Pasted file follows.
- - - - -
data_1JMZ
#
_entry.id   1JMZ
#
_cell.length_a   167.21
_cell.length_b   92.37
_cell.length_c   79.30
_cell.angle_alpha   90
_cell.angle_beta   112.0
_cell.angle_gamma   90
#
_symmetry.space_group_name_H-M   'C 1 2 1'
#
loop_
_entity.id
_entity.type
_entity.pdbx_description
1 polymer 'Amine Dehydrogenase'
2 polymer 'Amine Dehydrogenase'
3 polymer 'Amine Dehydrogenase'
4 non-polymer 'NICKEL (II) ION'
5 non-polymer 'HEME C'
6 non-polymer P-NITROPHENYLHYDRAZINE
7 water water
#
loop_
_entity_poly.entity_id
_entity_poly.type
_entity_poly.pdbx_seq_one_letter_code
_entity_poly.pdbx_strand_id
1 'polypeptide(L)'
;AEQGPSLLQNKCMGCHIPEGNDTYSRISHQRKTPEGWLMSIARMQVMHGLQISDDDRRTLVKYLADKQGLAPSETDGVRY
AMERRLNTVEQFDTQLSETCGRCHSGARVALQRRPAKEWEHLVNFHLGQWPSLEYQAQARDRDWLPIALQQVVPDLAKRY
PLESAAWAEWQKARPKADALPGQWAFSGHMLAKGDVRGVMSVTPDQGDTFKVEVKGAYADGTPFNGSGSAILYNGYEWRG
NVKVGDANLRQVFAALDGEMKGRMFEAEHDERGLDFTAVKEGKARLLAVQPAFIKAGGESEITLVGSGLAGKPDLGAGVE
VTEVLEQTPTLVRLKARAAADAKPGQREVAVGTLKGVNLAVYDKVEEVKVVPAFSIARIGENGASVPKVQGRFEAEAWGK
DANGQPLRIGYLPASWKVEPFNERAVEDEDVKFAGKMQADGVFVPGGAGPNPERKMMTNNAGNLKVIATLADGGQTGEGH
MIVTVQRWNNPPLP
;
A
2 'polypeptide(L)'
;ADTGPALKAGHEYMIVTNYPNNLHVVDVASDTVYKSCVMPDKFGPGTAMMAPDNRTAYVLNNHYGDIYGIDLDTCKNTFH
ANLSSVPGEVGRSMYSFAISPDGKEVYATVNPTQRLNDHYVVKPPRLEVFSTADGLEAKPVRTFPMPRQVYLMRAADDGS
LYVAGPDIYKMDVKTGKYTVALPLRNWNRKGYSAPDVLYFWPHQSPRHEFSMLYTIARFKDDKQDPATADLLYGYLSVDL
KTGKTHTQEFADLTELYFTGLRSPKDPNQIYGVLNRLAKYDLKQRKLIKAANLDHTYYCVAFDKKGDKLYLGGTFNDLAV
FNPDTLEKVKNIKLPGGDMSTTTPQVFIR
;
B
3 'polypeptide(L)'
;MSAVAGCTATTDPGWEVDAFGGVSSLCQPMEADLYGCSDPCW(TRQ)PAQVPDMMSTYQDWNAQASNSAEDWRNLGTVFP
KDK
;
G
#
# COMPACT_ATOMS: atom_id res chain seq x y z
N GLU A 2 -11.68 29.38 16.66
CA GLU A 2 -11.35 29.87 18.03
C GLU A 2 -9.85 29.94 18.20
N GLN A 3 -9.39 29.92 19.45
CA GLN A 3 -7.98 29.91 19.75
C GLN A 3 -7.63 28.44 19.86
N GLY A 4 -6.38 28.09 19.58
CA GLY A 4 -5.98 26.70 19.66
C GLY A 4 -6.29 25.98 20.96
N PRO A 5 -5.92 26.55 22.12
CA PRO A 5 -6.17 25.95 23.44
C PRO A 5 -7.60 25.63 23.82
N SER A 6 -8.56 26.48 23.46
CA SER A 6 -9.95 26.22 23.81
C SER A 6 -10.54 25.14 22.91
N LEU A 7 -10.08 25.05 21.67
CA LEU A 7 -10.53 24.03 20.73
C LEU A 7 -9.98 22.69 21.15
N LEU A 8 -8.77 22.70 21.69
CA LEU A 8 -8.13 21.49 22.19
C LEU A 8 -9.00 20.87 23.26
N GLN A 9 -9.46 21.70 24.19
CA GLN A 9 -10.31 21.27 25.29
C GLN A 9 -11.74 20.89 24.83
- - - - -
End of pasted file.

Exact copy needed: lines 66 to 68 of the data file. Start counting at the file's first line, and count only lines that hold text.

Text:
CA PRO A 5 -6.17 25.95 23.44
C PRO A 5 -7.60 25.63 23.82
N SER A 6 -8.56 26.48 23.46